Daniel Sturridge returned to training with the England squad on Monday, in time to press his case for a place at Euro 2016.Read the full story ›
Stoke chairman Peter Coates wants a Premier League cap on agents fees but admits he is fighting a losing battle.
Recent figures showed clubs paid a total of £46.5 million to agents between last October and February, with Stoke's £1.75m figure the eighth-highest of the 20 sides in England's top flight.
Manchester United paid £10m, the highest, while Everton were lowest with less than £0.5m paid out to agents.
Coates told the Stoke Sentinel that change was needed, but unlikely, due to the lengths clubs would go to gain an advantage over rivals.
I wish we did it better but it doesn't look as though there's anything in sight. I'd like to have an agreement among all clubs about how much agents got paid, so a percentage or whatever, but we can't reach an agreement.
It's a big chunk of money they get and that's going out of the game, but there's no change in sight.
You'd have to get the clubs to agree and that can be difficult because they want to be flexible to do their own thing and believe the less interference the better. Partly because it's so competitive and we are all trying to get an edge on our competitors.
John Terry has backed his former boss Jose Mourinho to be a success at Manchester United this season and suggests the fight between the new Premier League managers will be great for English top-flight football.
The former Chelsea manager was appointed this week as the successor to Louis van Gaal at Old Trafford, while Antonio Conte takes over at Stamford Bridge after UEFA Euro 2016 and joins a host of new managerial faces in England.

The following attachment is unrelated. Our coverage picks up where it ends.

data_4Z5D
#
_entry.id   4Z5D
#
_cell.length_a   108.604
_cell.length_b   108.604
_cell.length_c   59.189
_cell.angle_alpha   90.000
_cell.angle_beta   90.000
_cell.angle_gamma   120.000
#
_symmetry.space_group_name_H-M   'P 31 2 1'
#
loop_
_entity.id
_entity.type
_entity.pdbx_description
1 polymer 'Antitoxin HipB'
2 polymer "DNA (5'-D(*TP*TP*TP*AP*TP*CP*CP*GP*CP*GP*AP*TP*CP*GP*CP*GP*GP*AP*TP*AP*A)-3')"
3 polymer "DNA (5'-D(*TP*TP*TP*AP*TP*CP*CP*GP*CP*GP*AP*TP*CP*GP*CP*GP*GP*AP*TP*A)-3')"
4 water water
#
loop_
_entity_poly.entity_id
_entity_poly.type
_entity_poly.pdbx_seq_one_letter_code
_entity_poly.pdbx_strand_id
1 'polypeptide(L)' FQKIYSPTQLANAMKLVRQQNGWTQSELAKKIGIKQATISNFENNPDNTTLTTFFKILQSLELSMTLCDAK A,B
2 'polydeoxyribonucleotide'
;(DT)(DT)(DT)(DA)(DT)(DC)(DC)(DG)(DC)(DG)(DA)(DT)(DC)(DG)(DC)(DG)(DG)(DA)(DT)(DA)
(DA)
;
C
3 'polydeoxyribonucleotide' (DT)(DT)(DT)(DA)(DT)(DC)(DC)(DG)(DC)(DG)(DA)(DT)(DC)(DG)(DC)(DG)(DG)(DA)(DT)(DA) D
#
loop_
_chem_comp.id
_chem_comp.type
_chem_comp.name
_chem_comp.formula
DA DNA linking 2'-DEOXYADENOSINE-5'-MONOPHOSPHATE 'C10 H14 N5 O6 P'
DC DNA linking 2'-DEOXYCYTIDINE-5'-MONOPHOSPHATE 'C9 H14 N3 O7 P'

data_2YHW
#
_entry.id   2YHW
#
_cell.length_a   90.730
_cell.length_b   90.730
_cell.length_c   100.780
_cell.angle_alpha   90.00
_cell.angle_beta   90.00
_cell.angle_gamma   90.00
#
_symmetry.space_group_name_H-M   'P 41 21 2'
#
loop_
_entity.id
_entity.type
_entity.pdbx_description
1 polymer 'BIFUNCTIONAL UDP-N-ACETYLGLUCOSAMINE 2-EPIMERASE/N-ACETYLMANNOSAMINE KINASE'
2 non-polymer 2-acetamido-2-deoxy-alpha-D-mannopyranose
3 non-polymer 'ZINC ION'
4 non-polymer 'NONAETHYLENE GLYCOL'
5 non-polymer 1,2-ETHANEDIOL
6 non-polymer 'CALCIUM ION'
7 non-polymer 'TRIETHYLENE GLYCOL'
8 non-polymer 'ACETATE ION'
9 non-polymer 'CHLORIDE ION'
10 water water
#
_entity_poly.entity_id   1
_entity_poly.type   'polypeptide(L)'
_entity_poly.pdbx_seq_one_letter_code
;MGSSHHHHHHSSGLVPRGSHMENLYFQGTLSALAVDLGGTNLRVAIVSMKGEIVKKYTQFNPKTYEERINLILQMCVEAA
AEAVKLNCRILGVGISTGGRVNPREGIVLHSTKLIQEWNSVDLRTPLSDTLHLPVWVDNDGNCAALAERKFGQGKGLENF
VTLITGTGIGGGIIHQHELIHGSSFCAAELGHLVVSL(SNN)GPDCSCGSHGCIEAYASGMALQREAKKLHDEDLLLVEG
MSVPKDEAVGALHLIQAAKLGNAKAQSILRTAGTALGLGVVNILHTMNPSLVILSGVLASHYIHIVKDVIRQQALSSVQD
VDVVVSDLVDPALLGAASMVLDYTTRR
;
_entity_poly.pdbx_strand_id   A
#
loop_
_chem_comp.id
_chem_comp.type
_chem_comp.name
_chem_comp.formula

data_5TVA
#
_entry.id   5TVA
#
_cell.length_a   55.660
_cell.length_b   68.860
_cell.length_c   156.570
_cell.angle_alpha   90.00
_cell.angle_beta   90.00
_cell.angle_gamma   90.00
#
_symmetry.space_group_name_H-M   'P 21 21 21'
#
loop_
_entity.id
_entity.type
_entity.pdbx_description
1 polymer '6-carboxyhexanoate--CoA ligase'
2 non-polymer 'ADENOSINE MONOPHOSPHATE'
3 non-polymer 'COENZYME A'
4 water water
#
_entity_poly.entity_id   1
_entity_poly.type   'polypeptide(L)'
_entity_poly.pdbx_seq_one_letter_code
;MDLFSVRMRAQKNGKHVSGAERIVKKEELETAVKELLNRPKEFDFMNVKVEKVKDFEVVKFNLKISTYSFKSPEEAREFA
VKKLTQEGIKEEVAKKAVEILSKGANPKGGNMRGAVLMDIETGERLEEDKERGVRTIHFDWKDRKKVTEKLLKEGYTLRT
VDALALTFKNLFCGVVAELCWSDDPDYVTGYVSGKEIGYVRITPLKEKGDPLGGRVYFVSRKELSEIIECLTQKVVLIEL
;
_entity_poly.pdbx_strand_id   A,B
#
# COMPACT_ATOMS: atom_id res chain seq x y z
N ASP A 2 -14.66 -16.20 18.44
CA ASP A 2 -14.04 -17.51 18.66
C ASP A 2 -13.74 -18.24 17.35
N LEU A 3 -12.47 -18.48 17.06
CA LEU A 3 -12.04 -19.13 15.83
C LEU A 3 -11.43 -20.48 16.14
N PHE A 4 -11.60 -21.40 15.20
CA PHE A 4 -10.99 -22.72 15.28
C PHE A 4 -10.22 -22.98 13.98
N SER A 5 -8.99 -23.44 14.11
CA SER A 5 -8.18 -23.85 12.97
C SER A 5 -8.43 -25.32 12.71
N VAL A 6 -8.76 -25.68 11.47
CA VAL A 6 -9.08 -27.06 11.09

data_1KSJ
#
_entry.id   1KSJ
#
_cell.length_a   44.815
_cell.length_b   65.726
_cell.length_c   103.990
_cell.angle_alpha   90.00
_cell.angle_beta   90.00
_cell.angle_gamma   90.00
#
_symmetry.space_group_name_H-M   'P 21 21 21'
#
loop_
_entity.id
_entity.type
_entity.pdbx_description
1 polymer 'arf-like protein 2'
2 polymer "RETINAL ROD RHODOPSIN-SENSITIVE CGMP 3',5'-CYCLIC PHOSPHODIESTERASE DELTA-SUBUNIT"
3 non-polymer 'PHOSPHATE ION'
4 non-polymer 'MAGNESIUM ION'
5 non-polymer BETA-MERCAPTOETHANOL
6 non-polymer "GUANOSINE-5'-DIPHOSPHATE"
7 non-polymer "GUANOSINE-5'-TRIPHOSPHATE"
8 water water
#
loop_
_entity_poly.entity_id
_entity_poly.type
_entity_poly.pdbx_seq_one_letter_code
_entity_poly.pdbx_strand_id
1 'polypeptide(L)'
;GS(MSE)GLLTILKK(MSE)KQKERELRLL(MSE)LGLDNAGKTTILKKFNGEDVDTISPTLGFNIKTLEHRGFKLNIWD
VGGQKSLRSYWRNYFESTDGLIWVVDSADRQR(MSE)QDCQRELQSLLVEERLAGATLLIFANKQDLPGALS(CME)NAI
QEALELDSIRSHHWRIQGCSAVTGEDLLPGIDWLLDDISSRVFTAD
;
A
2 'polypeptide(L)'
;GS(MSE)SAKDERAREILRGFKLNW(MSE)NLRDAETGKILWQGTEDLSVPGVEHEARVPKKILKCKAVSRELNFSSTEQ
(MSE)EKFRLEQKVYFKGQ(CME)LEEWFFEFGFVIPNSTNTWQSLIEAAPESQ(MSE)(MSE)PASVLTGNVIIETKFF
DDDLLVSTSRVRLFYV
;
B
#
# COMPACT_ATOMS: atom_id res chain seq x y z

Pep Guardiola will pitch up at Manchester City this summer, while the likes of Leicester City, Liverpool and West Ham United all brought in new managers at the start of, or during, last season, and Terry thinks the battle of minds on the sidelines will make for intriguing viewing in the new campaign.
It's fantastic news for Man United. I'm sure the Man United fans and players will be delighted with (Jose Mourinho's appointment) it. I've said many times before, he's the best manager I've worked under and a real delight.
It's a shame the way he finished at Chelsea this year but I wish him well because he's a great manager and a great man as well, he'll be great for Manchester United I'm sure.
I think it's great for English football, not only what Leicester achieved last year with Claudio Ranieri coming in, Jose and Pep Guardiola up in Manchester, Conte coming to Chelsea as well, there's a real fight among the managers.
I think it's going to be interesting, not only for football in general but also for the Premier League.